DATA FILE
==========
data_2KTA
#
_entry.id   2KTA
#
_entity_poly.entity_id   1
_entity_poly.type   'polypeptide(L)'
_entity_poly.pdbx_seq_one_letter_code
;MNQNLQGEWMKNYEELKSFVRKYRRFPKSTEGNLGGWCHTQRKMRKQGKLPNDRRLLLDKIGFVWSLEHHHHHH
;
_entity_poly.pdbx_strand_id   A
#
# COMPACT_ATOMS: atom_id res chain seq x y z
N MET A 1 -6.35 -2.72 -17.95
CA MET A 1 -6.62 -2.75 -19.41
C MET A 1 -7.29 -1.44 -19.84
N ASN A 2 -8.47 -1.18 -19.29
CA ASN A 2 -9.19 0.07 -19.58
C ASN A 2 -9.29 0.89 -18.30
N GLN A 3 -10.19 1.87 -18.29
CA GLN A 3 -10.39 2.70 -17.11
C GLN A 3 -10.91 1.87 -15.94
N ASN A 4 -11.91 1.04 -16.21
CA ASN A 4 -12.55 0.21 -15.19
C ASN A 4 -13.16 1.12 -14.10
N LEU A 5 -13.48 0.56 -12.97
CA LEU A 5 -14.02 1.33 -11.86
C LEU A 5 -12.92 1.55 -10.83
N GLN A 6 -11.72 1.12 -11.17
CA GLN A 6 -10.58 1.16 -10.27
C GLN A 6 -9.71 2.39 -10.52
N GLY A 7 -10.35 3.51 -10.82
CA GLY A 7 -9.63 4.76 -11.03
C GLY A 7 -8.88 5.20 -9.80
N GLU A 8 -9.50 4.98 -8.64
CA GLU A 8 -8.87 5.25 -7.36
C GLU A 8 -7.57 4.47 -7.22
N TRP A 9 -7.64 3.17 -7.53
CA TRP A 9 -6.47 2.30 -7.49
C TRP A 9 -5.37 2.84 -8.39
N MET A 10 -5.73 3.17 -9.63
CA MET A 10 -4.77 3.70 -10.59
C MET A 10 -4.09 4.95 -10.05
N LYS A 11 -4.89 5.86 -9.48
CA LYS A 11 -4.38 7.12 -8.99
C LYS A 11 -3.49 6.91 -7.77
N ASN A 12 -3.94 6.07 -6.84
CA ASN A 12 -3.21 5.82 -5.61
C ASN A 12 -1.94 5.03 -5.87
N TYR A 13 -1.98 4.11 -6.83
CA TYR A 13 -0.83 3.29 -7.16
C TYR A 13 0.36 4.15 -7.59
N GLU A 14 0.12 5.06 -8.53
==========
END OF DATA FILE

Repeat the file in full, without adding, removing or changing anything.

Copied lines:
data_2KTA
#
_entry.id   2KTA
#
_entity_poly.entity_id   1
_entity_poly.type   'polypeptide(L)'
_entity_poly.pdbx_seq_one_letter_code
;MNQNLQGEWMKNYEELKSFVRKYRRFPKSTEGNLGGWCHTQRKMRKQGKLPNDRRLLLDKIGFVWSLEHHHHHH
;
_entity_poly.pdbx_strand_id   A
#
# COMPACT_ATOMS: atom_id res chain seq x y z
N MET A 1 -6.35 -2.72 -17.95
CA MET A 1 -6.62 -2.75 -19.41
C MET A 1 -7.29 -1.44 -19.84
N ASN A 2 -8.47 -1.18 -19.29
CA ASN A 2 -9.19 0.07 -19.58
C ASN A 2 -9.29 0.89 -18.30
N GLN A 3 -10.19 1.87 -18.29
CA GLN A 3 -10.39 2.70 -17.11
C GLN A 3 -10.91 1.87 -15.94
N ASN A 4 -11.91 1.04 -16.21
CA ASN A 4 -12.55 0.21 -15.19
C ASN A 4 -13.16 1.12 -14.10
N LEU A 5 -13.48 0.56 -12.97
CA LEU A 5 -14.02 1.33 -11.86
C LEU A 5 -12.92 1.55 -10.83
N GLN A 6 -11.72 1.12 -11.17
CA GLN A 6 -10.58 1.16 -10.27
C GLN A 6 -9.71 2.39 -10.52
N GLY A 7 -10.35 3.51 -10.82
CA GLY A 7 -9.63 4.76 -11.03
C GLY A 7 -8.88 5.20 -9.80
N GLU A 8 -9.50 4.98 -8.64
CA GLU A 8 -8.87 5.25 -7.36
C GLU A 8 -7.57 4.47 -7.22
N TRP A 9 -7.64 3.17 -7.53
CA TRP A 9 -6.47 2.30 -7.49
C TRP A 9 -5.37 2.84 -8.39
N MET A 10 -5.73 3.17 -9.63
CA MET A 10 -4.77 3.70 -10.59
C MET A 10 -4.09 4.95 -10.05
N LYS A 11 -4.89 5.86 -9.48
CA LYS A 11 -4.38 7.12 -8.99
C LYS A 11 -3.49 6.91 -7.77
N ASN A 12 -3.94 6.07 -6.84
CA ASN A 12 -3.21 5.82 -5.61
C ASN A 12 -1.94 5.03 -5.87
N TYR A 13 -1.98 4.11 -6.83
CA TYR A 13 -0.83 3.29 -7.16
C TYR A 13 0.36 4.15 -7.59
N GLU A 14 0.12 5.06 -8.53